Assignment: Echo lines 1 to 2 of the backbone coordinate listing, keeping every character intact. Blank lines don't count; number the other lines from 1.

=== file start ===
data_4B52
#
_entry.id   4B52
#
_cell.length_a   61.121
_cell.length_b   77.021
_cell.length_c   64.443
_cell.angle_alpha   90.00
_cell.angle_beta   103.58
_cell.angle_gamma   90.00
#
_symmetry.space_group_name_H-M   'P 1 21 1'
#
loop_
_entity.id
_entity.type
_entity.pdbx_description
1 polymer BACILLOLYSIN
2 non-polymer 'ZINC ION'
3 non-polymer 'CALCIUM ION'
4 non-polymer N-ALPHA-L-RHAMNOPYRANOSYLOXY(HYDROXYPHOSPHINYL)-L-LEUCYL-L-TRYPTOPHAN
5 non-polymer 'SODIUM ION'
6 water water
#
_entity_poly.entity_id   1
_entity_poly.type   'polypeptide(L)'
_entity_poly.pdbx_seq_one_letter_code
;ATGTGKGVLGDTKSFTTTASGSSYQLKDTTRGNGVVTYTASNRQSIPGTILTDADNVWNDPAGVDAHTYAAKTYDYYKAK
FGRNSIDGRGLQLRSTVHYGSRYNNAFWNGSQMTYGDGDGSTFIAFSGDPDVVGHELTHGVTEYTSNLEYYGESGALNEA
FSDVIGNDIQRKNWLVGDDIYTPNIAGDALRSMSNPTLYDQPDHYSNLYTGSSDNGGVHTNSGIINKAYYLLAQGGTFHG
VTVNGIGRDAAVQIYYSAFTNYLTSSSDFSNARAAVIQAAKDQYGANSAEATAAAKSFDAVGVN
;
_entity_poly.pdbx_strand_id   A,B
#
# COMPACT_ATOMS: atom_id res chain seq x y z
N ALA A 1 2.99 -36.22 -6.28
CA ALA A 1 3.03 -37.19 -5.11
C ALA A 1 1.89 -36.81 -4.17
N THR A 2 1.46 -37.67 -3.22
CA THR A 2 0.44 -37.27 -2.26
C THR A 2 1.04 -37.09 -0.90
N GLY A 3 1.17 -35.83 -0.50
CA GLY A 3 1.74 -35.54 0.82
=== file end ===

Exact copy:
data_4B52
#